How to upgrade your laptop hard drive

So there you are with your kick ass laptop and you’ve become totally addicted to it. You and your laptop are inseparable. You’ve used it for everything from browsing the web to downloading and listening to music. But the hard drive is full – what to do now? Don’t delete your favorite Aerosmith tracks, upgrade your hard drive!

Manufacturers are cramming more and more space into the bite sized 2.5″ space used for hard drives in today’s laptops. While the growth in capacity hasn’t necessarily matched that of the desktop hard drive, it’s not unusual to see 100+ GB hard drives installed in laptops these days. Over the past few years, these little hulks of space have become much more affordable. I saw an ad for Best Buy today quoting an 80GB laptop hard drive at $90 and of course better deals can be had at sites like NewEgg (Western Digital 80GB @ $65 with $5 shipping) and ZipZoomFly (Hitachi Travelstar 100GB @ $79 with free shipping).

Seagate 120GB Hard Drive

One of my co-workers recently bit the bullet and bought a 120GB Seagate hard drive for her Toshiba laptop and asked me if I could perform the upgrade. Of course, being the gentleman I am I agreed to do it (in exchange for a VHS VCR of hers so I could record the old VHS tapes I have to DVD-R). So I brought the laptop home this weekend and took some photos of the process so I could post them here to prove the upgrade process really is pretty simple.

Decisions – Want to keep your existing files or start fresh?

Before you begin, you’ll need to decide if you want a nice fresh installation of Windows XP (Home, Media Center Edition or Pro) and based on that decision, you can jump right in to removing your old hard drive, installing the new drive and re-installing your OS and applications. If you want to keep your existing OS installation you’ll need a few extra tools.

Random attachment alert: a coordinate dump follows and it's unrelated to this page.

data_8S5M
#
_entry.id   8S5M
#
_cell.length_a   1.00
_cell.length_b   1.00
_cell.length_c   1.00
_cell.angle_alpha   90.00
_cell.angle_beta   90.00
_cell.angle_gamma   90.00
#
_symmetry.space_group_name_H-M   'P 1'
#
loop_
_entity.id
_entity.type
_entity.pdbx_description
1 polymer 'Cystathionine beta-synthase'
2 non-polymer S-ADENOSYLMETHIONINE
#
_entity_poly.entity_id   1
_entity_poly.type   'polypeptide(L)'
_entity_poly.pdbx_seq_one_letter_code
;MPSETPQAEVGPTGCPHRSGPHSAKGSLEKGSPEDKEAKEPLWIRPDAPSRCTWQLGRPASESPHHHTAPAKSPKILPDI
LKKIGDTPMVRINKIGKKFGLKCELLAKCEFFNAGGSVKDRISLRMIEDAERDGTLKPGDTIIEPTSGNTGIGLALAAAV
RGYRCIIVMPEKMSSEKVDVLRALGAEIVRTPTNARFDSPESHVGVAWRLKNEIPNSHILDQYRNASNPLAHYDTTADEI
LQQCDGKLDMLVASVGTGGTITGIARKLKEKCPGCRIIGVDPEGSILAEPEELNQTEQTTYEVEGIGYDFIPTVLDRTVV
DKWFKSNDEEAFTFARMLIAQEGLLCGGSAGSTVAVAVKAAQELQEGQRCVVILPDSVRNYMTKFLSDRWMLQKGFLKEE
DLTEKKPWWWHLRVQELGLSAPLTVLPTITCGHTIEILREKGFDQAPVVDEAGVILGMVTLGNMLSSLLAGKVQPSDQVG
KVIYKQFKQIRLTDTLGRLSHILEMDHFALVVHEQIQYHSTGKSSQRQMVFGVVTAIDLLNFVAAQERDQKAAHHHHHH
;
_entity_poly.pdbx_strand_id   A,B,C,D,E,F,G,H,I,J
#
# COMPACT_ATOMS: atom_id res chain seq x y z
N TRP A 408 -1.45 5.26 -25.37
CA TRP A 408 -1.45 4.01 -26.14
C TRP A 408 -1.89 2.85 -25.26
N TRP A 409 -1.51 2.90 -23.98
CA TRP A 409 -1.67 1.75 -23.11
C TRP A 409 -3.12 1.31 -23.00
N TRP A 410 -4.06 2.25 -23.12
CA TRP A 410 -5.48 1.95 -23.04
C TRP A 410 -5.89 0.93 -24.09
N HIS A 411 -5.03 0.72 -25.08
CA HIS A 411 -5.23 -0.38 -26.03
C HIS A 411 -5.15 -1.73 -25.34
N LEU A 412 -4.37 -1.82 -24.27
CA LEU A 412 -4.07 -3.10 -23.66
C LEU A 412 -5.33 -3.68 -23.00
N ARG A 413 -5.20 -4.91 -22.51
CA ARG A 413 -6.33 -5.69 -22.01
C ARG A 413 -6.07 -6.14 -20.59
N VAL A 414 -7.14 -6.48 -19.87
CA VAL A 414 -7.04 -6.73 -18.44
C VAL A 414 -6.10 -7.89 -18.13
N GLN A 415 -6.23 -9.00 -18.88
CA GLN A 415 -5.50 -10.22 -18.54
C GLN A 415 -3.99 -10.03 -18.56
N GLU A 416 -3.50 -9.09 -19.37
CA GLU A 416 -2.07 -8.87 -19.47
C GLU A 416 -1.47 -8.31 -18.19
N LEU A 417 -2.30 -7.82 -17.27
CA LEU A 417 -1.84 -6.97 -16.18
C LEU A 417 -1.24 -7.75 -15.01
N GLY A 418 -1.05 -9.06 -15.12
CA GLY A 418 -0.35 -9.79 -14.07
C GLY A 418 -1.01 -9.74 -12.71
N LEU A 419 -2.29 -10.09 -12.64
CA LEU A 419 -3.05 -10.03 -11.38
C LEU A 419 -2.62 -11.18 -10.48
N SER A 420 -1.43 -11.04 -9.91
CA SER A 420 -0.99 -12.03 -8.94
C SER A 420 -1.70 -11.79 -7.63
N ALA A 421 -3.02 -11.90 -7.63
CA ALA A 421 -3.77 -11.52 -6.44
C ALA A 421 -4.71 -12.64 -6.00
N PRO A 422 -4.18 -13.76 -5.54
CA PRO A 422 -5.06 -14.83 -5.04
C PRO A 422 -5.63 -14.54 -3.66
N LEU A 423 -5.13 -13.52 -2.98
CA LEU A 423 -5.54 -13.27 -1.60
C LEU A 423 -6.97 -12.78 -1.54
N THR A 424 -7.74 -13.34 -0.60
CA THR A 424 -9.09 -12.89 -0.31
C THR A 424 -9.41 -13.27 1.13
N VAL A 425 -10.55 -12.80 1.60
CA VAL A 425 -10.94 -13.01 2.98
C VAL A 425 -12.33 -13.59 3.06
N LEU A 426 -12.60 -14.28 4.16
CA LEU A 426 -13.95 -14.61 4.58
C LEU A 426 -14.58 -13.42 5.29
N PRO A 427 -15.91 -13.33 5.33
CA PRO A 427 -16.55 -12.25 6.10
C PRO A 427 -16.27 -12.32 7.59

For preserving the existing OS and data, you’ll need to invest in drive imaging software such as Symantec’s Ghost ($69.99) or Acronis’ True Image ($49.99). Your drive may also come with free utilities like Western Digital’s Data LifeGuard Tools or Maxtor’s MaxBlast software. I also recently heard of a free utility called DriveImage XML. Any of these tools should be sufficient to get your data copied, and even in the worst case you still have your old drive as a backup in case anything goes wrong during the copy.

CompUSA Laptop Drive Adapter Kit

You’ll probably also want to have a desktop computer handy with enough free space to store a drive image, and an adapter to connect your desktop system to the smaller laptop drive connections. I picked up a 2.5″ laptop drive adapter kit from CompUSA for about $10, which includes the adapter and mounting rails. The adapters are extremely easy to use and require no additional software to install.

Get to the upgrade already!

Without further ado, let’s dig into the process of removing and upgrading your hard drive.

Step 1 – Locate the hard drive bay on your laptop

Depending on who made your laptop, you’re likely to find a removable panel on the bottom of your unit or a removable bay on the side of the unit. For this demonstration I used my co-worker’s Toshiba laptop and the drive bay is accessible from the bottom of the unit. Many Dell and perhaps other laptops hold the drive in a removable bay on the side of the unit with two screws used to secure the bay from the bottom. As you can see the Toshiba has a single screw holding the panel on.

Toshiba Bottom View - Drive Bay Circled

Step 2 – Remove the hard drive and tray

Locate the screws holding the panel or bay and remove them. After this is done you can should be able to easily remove the panel or bay using your fingers and a little lifting and/or pulling movement. I used a small flat-blade screw driver to pry up the access panel on the Toshiba. On Dell laptops, you can just pull the drive tray away from the unit to remove it. With the drive tray in the Toshiba, get ahold of the unit where it connects to the laptop (towards the rear) and pull towards the front of the laptop to disconnect the drive from the system.

At this point you can skip to Step 7 if you are just replacing the drive and plan to re-install your OS and applications on a clean drive.

Toshiba Drive Bay Removed

Pulling the Drive Out

Step 3 – Create a disk image of your old drive